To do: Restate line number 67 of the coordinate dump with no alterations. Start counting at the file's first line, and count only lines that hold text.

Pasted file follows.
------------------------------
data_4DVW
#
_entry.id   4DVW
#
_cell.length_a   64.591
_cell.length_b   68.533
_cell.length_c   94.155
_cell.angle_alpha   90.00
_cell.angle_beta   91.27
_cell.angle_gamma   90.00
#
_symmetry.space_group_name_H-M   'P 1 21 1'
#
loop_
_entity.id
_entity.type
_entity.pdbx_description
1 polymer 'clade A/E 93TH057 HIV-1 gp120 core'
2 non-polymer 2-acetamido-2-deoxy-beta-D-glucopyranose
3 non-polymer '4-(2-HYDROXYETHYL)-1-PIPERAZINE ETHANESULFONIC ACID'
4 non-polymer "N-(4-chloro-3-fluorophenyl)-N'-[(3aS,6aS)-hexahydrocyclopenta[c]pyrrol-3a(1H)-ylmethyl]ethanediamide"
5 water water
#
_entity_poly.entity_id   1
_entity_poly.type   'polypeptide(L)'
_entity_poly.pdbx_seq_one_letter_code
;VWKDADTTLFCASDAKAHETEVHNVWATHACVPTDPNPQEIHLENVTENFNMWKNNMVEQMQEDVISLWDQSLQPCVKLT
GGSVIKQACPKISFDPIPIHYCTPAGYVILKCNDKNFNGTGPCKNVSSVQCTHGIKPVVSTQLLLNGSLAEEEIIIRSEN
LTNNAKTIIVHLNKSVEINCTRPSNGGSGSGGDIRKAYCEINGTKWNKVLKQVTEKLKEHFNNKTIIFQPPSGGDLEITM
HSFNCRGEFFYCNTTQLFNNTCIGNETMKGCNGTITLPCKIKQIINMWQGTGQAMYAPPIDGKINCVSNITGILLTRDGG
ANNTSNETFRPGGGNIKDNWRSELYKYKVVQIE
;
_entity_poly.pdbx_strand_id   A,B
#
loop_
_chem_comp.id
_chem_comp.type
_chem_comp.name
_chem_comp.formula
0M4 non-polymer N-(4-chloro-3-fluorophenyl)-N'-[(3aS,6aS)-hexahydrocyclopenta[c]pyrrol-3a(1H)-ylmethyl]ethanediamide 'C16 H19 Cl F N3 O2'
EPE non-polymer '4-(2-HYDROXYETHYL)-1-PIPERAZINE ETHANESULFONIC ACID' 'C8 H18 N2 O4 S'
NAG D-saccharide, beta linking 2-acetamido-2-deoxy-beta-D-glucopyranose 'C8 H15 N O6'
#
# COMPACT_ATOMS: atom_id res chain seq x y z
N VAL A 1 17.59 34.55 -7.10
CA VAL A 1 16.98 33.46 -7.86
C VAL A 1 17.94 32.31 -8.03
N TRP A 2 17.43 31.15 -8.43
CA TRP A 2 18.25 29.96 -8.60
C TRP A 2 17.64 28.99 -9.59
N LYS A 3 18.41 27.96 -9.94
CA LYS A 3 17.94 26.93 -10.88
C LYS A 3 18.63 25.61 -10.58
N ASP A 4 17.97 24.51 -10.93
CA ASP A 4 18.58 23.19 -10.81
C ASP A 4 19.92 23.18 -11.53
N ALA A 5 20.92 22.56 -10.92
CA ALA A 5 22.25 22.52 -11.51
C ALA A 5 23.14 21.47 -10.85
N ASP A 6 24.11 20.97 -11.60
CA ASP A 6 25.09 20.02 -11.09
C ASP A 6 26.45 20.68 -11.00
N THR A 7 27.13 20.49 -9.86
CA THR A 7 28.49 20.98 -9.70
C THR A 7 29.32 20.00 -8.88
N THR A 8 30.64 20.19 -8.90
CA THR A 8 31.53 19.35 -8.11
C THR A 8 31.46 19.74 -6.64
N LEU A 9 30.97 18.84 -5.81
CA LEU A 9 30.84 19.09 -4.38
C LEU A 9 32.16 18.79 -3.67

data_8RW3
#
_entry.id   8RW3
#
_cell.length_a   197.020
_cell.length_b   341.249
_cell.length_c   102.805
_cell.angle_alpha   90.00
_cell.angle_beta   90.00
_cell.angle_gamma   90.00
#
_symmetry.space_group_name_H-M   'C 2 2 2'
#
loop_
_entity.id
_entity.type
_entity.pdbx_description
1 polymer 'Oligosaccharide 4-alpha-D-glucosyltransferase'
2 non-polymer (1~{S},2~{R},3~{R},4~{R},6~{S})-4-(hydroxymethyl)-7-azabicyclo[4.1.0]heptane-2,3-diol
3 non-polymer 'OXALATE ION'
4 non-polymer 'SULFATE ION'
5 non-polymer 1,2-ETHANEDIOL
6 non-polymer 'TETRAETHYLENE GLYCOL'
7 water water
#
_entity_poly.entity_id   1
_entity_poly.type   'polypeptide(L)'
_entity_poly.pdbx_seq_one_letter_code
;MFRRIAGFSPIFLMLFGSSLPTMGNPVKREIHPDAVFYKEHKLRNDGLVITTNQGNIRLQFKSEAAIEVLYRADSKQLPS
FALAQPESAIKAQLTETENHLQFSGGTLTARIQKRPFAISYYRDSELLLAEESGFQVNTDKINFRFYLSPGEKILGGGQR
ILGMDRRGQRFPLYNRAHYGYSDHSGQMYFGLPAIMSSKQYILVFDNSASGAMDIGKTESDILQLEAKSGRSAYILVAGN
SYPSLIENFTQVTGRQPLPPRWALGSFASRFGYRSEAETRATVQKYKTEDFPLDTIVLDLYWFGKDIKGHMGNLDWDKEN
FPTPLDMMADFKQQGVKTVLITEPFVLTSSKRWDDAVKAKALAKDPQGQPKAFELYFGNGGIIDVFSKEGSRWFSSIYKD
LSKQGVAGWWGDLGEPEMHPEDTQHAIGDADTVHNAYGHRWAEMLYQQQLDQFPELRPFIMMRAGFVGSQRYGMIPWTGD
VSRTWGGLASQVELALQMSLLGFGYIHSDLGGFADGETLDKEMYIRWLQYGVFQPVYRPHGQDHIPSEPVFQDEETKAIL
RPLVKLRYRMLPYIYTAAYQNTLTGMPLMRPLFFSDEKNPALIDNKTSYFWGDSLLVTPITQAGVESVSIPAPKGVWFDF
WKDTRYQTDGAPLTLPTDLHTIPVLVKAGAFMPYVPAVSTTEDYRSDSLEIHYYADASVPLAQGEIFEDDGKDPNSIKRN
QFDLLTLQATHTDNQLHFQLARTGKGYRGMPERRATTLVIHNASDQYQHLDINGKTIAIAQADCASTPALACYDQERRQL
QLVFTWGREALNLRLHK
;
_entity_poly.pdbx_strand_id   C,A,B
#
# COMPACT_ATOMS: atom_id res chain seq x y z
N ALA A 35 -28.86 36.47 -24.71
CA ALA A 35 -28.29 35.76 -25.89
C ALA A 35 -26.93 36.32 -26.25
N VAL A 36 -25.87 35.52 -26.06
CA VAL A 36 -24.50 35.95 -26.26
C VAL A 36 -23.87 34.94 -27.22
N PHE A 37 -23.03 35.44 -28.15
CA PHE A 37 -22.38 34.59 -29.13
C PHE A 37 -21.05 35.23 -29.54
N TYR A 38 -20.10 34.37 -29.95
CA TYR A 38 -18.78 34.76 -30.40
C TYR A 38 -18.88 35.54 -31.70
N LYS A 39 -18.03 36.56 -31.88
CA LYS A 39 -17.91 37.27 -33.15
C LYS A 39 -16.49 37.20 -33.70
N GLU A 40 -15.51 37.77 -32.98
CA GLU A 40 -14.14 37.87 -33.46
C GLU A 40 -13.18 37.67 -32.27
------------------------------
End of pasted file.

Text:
CA THR A 8 31.53 19.35 -8.11